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Art

“Soak-stain” artist Helen Frankenthaler is born

December 12, 1928

“The only rule is that there are no rules. Anything is possible." - Artist Helen Frankenthaler

Ruth Weisberg

Ruth Weisberg is Dean of Fine Arts at the University of Southern California. As an artist, Weisberg works primarily in painting, drawing, and large-scale installations. A particularly active exhibitor, she has had over 70 solo and 160 group exhibitions.

Joan Snyder

Joan Snyder’s introduction into the New York art world began with a series of “Stroke” paintings completed in the 1970s. These paintings were included in the Whitney 1973 Biennial and the Corcoran 1975 Biennial, and were the basis of her first solo shows in New York City, San Francisco, and Los Angeles.

Joan Roth

Joan Roth is a photographer whose work has been published and exhibited throughout the world. Her passion lies in visually conveying the grandeur of ordinary women. Born and reared in Detroit, Joan Roth came to New York in 1962. During the early years of the women’s movement, she was part of several important consciousness-raising groups in East Hampton, New York, and in New York City, and started other groups across the country.

Nicole Hollander

Nicole Hollander is the creator and writer of the syndicated cartoon strip Sylvia, which appears in over 40 newspapers nationwide. Hollander’s cartoons have been collected and published in 16 books. In addition to writing and illustrating, she currently teaches a course in conceptual illustration at Columbia College in Chicago.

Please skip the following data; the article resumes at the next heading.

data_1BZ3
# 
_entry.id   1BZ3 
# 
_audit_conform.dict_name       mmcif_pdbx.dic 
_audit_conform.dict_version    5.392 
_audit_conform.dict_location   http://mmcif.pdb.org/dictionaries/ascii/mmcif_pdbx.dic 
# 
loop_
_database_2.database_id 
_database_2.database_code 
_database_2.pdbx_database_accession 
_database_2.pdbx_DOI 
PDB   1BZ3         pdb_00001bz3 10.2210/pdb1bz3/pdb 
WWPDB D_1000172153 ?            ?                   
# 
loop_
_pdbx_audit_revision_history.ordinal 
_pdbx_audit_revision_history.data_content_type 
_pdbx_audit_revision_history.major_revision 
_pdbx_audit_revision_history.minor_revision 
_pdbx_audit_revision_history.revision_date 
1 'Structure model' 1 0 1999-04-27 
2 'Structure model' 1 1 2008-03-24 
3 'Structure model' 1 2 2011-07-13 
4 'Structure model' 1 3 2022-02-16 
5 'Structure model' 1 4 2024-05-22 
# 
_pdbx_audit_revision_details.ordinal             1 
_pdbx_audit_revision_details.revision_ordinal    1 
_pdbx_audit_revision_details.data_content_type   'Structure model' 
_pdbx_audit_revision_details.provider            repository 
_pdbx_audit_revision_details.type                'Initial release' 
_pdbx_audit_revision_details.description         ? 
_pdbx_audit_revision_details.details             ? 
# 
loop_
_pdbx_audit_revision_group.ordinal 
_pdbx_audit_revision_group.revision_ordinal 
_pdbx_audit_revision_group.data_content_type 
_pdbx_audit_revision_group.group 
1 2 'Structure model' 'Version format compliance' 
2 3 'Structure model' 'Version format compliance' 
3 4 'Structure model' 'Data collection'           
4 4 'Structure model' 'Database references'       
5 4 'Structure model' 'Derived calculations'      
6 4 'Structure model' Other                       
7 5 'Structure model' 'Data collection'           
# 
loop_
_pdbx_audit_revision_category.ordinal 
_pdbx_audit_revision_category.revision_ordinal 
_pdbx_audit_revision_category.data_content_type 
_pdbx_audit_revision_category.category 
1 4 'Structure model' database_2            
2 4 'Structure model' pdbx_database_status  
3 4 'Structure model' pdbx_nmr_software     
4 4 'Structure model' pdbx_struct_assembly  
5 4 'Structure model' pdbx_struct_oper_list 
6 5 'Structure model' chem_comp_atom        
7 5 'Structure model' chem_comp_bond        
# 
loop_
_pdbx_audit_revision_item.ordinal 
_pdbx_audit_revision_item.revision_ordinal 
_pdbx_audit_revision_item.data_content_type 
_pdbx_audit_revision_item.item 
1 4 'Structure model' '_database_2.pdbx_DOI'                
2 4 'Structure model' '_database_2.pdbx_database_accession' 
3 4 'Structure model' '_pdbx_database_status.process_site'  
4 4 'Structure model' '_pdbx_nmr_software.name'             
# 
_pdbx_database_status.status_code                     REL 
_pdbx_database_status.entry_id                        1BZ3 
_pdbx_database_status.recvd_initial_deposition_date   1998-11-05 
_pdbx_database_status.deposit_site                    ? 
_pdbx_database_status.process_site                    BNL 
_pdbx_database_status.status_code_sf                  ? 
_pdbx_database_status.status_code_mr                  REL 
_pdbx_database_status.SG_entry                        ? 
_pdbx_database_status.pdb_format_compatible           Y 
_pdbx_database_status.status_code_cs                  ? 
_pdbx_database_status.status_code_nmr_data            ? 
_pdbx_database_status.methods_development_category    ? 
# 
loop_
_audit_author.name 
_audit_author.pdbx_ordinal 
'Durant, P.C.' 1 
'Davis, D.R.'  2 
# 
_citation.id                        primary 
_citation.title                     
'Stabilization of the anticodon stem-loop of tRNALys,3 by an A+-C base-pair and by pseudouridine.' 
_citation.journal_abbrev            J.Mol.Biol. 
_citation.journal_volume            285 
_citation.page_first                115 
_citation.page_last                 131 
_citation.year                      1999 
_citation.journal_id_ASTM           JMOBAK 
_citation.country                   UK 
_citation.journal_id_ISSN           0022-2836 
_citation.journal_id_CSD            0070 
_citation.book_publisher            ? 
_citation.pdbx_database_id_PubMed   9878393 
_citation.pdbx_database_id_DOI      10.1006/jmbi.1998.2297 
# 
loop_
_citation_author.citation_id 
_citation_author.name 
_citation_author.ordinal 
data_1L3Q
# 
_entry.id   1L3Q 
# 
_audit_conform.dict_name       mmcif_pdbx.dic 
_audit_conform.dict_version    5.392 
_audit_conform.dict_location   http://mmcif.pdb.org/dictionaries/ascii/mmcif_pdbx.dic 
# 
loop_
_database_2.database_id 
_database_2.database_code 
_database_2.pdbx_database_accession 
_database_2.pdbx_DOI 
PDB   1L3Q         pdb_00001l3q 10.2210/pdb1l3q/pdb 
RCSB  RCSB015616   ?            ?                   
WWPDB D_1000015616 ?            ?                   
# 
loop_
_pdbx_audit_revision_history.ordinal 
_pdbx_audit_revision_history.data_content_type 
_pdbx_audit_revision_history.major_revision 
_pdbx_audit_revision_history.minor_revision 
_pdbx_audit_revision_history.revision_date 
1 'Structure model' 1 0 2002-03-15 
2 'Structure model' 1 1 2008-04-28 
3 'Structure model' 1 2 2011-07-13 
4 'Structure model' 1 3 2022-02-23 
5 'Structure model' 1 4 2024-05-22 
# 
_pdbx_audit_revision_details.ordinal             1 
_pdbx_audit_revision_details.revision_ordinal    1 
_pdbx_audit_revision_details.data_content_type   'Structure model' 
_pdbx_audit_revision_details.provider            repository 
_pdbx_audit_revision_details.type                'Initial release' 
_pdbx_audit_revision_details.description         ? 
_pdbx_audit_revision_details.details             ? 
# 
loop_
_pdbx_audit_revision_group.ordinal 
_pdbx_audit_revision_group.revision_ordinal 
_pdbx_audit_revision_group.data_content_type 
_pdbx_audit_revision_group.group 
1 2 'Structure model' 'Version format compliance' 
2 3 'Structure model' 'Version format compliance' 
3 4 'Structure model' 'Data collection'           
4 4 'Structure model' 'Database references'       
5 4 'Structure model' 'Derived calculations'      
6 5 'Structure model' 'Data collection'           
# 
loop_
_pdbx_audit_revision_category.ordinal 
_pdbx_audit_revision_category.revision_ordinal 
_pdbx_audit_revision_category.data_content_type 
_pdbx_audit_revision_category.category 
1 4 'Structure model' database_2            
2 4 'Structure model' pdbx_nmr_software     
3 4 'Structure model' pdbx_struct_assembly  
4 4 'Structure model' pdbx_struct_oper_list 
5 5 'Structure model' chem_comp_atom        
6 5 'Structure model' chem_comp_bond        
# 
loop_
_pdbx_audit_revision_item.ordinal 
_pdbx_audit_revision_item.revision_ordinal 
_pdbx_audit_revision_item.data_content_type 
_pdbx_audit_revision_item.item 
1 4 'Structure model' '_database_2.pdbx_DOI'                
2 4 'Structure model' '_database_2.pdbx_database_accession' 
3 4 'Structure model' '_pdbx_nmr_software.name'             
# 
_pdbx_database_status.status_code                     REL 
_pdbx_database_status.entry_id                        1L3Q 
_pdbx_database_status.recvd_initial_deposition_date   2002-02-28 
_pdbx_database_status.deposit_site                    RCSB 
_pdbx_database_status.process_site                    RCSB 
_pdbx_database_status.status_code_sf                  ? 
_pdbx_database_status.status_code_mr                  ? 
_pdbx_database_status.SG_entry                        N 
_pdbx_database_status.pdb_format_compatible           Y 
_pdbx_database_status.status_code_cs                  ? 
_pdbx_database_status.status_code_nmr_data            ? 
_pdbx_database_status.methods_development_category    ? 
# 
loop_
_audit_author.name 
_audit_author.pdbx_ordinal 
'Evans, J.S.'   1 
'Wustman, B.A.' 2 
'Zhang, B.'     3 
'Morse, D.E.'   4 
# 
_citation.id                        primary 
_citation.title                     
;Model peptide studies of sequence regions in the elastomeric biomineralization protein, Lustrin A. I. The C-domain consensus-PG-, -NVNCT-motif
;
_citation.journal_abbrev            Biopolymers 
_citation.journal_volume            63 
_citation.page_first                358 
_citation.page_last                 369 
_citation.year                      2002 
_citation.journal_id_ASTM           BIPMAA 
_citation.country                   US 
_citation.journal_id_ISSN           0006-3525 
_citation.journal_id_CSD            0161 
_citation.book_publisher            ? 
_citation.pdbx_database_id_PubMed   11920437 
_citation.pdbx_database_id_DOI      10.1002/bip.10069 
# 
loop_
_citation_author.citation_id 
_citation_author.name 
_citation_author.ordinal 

Diana Mara Henry

Diana Mara Henry has spent her professional life documenting heroic individuals and milestone events on the cutting edge of social change, using photography and the written word to communicate values of freedom and dignity for all living beings.

Judy Chicago

Judy Chicago, born in Chicago in 1939, is an artist, author, feminist, educator, and intellectual whose career now spans four decades. Her most famous work, The Dinner Party, a monumental multimedia project symbolizing the achievements of historic women in Western civilization, has been seen by more than one million people during its 16 exhibitions held at venues in six countries.

Gay Block

As a portrait photographer, Gay Block began in 1973 with portraits of her own affluent Jewish community in Houston. Later work includes girls at summer camp, retired Jews of Miami's South Beach, and grocery employees in Texas. Her landmark work with writer Malka Drucker, RESCUERS: Portraits of Moral Courage in the Holocaust, both a book and traveling exhibit, has been seen in over 50 venues in the US and abroad, including the Museum of Modern Art (MoMA), NY, in 1992.

Helène Aylon

Helène Aylon is an artist who has addressed what she perceives as the three landscapes of feminism of the last three decades: biological, ecological, theological.

The Jewess Behind the Camera

Photographers like Arbus, Goldin, and Leibovitz have brought their own unique worldviews–perspectives that were certainly informed by their religious background and gender identities–to their works. Their groundbreaking art has paved the way for contemporary young Jewish women aspiring to capture the moment through the camera. Their legacy will always stay in the hearts and minds of people around the globe, their photos stirring the hearts of simple people and arts aficionados alike.

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How to cite this page

Jewish Women's Archive. "Art." (Viewed on July 25, 2014) <http://jwa.org/topics/art>.

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